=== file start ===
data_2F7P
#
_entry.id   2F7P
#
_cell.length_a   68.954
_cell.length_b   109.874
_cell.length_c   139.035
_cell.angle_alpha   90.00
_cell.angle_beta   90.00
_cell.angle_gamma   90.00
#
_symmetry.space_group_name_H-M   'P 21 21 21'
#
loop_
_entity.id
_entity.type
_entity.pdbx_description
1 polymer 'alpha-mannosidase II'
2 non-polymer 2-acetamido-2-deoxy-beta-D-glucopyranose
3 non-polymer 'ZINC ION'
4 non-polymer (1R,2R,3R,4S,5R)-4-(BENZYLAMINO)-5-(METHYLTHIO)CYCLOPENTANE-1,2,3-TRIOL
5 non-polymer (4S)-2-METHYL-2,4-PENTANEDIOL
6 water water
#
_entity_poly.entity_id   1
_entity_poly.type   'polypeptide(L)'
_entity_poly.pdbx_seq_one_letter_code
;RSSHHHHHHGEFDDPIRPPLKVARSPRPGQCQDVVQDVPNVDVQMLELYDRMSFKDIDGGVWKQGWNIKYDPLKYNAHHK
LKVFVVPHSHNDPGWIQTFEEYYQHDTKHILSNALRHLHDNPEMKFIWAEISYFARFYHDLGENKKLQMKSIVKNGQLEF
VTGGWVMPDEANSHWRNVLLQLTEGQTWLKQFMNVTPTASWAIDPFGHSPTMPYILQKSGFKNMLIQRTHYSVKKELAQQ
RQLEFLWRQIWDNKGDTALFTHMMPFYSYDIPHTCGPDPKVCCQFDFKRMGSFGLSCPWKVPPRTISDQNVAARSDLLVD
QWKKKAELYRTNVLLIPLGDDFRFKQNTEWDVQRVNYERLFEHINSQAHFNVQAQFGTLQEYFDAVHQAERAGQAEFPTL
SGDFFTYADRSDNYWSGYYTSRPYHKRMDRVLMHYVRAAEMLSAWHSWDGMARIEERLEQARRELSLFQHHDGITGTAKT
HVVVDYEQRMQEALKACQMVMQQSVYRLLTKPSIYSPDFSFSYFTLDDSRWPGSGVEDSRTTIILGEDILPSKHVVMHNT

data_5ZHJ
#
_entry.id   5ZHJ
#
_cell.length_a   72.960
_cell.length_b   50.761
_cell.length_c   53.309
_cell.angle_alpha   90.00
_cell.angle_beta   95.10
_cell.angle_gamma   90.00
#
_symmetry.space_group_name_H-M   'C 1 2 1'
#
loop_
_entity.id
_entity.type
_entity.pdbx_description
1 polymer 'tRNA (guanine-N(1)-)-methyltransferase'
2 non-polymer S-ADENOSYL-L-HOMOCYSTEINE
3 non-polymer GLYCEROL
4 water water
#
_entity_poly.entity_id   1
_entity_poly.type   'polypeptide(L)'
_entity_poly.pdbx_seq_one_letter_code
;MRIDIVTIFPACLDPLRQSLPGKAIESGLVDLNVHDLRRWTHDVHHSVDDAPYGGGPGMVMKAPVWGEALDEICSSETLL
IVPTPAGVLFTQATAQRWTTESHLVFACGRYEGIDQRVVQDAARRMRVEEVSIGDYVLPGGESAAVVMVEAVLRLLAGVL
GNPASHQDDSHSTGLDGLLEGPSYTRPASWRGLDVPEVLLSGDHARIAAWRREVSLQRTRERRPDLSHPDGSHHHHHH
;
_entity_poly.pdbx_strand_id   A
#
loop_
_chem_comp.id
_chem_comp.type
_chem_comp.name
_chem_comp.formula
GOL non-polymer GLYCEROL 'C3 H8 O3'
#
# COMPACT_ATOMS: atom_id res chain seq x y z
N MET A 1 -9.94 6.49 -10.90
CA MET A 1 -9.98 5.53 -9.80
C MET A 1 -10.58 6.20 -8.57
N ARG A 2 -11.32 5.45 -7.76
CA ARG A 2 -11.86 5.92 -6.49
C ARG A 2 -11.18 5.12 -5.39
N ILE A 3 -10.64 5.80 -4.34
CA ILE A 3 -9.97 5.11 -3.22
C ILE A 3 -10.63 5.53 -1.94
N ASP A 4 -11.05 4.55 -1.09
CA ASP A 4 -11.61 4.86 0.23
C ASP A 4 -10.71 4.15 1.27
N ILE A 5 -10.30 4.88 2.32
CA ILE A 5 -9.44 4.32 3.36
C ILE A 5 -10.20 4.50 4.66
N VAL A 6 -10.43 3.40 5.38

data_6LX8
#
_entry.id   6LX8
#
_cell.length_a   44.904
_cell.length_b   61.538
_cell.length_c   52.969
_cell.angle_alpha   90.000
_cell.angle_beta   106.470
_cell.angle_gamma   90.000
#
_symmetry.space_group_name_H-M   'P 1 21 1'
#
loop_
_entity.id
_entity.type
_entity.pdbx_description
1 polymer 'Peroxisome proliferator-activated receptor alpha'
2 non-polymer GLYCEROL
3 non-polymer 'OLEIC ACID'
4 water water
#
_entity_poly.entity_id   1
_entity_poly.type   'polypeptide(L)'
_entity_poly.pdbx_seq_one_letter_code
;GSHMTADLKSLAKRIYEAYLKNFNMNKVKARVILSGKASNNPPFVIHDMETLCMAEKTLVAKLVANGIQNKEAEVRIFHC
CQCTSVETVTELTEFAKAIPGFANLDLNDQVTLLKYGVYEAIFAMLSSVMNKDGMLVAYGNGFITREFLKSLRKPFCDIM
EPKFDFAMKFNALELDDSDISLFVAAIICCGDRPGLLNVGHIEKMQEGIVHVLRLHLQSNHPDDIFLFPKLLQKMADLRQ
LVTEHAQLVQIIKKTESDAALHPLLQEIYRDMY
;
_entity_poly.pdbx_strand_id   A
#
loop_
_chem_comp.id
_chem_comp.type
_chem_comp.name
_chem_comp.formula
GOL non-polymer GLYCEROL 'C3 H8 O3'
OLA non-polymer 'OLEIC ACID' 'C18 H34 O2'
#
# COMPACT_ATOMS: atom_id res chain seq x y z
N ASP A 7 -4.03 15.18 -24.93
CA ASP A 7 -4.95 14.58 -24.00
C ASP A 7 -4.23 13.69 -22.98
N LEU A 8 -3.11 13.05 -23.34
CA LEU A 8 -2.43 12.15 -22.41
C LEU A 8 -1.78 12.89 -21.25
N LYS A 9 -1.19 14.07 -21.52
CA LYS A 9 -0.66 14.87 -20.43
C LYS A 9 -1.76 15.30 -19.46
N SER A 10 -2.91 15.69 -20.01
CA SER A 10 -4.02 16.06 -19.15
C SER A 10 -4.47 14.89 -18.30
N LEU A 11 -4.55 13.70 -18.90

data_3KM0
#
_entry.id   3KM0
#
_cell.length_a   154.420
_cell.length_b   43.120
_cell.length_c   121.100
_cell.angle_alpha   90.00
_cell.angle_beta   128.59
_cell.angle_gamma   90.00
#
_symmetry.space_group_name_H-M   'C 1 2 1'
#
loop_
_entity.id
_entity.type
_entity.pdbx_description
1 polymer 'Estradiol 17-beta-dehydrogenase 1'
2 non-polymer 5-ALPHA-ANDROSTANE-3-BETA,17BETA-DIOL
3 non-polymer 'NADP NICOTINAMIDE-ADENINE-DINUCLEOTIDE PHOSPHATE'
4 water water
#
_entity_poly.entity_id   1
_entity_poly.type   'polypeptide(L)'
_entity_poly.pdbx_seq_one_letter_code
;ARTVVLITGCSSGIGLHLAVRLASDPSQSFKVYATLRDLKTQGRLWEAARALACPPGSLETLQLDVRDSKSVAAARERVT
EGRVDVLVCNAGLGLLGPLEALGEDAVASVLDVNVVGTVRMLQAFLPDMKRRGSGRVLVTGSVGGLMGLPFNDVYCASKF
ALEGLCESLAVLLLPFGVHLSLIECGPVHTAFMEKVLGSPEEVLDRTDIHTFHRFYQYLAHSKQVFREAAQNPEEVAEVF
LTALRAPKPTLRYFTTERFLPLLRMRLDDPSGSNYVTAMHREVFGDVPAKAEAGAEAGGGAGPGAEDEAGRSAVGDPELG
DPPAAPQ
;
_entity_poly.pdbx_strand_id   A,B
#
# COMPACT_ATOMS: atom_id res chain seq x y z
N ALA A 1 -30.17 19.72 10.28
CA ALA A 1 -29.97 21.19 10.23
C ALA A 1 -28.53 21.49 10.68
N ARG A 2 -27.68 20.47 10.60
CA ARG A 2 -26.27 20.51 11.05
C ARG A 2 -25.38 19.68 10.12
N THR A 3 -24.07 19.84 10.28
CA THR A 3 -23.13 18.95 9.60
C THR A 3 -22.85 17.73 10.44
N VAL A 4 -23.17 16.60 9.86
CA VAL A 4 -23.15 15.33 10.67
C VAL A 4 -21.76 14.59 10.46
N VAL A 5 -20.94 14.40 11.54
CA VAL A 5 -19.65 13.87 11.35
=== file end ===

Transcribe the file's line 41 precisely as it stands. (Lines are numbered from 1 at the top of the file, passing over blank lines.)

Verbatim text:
_cell.length_c   53.309